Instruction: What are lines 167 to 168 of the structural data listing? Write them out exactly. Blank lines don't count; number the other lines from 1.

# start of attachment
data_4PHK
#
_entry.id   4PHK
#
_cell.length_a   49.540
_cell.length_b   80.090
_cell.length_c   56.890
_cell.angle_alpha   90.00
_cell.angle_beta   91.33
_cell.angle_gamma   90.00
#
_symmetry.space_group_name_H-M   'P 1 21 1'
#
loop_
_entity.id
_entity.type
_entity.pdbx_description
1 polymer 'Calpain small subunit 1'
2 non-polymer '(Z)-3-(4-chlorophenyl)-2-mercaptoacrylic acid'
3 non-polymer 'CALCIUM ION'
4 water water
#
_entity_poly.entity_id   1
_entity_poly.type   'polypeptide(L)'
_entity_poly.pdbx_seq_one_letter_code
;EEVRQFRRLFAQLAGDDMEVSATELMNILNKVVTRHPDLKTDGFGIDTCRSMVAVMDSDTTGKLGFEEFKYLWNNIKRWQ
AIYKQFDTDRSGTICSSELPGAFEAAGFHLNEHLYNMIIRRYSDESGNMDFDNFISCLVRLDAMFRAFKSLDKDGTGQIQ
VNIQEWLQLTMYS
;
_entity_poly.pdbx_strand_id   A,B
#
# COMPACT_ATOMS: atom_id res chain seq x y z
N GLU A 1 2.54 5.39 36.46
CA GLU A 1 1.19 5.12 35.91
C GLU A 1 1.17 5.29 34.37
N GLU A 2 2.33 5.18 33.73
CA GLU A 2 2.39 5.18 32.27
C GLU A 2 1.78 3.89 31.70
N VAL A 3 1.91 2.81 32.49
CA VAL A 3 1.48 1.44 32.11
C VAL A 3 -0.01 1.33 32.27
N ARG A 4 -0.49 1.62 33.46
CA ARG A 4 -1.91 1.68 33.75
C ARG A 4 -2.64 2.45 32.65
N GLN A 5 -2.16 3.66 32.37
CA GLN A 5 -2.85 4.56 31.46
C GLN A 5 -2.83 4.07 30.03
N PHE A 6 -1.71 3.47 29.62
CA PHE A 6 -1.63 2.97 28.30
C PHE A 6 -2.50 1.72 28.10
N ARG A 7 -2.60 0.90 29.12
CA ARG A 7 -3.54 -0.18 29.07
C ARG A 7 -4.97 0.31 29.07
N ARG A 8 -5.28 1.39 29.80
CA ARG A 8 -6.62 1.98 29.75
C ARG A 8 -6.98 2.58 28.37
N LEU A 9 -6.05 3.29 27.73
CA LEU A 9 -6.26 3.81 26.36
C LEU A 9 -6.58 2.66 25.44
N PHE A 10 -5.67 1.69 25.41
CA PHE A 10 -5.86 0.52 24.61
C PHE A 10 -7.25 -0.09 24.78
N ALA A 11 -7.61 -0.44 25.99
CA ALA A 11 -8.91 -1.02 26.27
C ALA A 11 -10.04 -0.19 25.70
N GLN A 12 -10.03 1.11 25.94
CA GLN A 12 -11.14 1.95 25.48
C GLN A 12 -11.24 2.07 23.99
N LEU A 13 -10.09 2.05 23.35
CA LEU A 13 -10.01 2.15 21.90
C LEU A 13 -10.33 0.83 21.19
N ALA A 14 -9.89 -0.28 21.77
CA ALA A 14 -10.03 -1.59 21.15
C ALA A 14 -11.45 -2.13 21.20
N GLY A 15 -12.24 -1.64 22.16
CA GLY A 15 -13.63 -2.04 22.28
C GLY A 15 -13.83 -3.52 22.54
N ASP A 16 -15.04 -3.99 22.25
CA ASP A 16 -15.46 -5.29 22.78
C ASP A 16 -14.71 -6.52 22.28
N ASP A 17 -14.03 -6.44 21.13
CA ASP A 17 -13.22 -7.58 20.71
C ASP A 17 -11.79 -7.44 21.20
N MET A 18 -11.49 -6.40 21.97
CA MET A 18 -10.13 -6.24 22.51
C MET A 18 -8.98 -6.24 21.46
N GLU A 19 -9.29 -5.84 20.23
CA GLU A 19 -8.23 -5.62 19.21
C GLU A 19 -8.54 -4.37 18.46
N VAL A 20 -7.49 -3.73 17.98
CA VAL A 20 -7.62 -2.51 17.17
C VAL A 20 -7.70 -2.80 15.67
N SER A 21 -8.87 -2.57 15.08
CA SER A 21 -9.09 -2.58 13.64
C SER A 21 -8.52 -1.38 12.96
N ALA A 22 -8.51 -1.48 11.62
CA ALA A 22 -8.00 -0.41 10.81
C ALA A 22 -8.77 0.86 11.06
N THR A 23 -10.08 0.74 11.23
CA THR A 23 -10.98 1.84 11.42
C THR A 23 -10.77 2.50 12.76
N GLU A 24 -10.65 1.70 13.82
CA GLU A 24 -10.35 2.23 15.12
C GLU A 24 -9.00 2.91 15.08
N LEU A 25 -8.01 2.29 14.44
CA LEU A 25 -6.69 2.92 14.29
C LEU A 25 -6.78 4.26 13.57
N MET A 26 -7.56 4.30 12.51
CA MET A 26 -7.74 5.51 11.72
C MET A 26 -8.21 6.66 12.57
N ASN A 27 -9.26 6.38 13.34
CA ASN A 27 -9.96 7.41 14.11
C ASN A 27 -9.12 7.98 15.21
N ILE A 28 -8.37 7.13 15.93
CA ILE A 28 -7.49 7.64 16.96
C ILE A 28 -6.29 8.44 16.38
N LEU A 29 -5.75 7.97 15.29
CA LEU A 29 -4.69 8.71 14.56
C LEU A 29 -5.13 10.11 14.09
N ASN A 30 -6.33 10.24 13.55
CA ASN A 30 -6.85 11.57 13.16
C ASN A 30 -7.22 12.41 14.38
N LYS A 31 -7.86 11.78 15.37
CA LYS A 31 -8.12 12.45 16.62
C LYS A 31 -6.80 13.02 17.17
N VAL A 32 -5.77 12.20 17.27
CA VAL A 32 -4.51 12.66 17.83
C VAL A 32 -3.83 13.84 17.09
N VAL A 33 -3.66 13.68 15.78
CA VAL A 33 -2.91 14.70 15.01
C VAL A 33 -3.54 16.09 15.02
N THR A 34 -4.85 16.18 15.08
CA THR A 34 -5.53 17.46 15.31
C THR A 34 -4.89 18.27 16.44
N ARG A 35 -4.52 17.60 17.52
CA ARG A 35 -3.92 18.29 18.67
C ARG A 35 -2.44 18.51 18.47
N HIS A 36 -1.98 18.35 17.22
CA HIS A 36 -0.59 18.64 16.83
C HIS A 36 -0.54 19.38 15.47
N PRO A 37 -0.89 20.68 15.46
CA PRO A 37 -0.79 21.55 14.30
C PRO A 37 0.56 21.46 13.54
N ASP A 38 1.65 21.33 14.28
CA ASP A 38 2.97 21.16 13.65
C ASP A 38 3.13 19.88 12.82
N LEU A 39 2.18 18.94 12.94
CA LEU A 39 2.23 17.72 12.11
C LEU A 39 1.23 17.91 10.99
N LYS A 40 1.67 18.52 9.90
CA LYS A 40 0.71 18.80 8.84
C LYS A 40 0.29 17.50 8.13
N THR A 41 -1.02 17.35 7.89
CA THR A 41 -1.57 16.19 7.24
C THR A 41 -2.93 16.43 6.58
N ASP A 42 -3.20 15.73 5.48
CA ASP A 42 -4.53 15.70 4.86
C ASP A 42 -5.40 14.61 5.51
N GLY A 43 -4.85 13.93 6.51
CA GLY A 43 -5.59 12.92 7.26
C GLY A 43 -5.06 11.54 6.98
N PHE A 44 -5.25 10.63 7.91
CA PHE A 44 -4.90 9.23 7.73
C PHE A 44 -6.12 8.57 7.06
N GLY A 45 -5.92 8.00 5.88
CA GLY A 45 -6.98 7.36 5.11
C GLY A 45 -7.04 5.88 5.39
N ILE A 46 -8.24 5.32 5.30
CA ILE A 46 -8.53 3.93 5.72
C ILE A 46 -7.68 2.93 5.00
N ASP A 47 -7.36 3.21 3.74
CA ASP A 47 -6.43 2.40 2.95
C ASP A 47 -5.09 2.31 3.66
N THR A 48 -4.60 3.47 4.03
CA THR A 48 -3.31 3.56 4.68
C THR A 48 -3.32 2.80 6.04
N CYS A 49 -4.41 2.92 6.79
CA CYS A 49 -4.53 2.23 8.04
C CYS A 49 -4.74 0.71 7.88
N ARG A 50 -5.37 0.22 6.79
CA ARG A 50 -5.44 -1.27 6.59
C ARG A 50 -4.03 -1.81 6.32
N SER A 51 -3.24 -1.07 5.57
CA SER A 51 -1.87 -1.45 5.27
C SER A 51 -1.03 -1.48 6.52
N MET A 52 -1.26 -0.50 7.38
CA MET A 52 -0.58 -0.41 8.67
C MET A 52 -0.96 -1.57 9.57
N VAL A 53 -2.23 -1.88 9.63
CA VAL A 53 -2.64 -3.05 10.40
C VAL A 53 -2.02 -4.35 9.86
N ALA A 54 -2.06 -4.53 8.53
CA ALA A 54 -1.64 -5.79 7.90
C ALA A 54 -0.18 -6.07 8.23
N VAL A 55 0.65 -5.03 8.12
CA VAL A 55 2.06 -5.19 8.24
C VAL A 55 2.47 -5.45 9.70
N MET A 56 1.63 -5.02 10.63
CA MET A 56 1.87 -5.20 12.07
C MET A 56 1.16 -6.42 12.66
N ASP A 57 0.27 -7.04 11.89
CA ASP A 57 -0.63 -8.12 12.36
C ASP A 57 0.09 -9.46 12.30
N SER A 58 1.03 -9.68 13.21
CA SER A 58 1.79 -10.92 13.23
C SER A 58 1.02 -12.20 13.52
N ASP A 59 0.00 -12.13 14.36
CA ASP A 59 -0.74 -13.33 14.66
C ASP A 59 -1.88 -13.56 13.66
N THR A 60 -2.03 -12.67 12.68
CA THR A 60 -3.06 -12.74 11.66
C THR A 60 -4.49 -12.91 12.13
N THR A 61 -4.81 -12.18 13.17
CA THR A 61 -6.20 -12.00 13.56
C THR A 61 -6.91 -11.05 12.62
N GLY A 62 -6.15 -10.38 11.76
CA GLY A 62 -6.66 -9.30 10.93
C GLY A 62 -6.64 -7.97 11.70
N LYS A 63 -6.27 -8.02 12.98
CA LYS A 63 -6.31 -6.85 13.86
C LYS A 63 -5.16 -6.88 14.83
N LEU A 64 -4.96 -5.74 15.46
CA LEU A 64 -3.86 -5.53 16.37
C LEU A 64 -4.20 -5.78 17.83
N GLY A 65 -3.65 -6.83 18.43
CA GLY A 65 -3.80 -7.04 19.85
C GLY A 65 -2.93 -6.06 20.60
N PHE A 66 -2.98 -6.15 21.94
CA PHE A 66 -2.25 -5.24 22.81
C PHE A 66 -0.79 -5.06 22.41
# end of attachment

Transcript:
C GLY A 45 -7.04 5.88 5.39
N ILE A 46 -8.24 5.32 5.30